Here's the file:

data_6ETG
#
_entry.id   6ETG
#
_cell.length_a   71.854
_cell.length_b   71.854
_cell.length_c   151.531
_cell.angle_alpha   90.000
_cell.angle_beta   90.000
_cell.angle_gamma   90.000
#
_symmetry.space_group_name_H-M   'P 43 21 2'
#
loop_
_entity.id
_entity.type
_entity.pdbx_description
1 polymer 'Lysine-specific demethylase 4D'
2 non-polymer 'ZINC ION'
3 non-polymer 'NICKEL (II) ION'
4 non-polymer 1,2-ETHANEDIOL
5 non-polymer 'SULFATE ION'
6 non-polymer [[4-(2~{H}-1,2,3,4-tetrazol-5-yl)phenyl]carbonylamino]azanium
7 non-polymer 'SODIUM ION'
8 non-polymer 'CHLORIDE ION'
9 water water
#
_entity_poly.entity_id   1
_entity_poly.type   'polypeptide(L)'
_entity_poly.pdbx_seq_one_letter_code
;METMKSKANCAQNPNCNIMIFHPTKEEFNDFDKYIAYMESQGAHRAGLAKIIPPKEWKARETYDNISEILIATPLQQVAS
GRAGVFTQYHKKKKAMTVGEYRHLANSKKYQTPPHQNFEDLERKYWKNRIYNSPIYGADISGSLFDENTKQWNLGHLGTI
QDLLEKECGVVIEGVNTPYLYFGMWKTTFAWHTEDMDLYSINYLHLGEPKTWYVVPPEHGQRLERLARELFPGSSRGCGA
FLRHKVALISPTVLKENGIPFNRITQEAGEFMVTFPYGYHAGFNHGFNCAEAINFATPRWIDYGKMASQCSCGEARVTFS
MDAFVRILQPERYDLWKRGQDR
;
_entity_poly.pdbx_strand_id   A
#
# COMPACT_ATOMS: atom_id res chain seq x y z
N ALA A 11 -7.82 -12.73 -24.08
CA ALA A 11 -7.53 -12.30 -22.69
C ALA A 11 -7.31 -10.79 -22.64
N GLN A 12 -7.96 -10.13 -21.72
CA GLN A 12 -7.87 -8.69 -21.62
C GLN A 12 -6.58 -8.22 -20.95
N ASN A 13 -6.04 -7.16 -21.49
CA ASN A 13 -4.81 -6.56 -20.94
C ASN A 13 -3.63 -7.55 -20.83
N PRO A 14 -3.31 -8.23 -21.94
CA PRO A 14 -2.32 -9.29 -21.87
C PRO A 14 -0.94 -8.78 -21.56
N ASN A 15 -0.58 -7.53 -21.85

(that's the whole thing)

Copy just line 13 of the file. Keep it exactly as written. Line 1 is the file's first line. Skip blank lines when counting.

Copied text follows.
#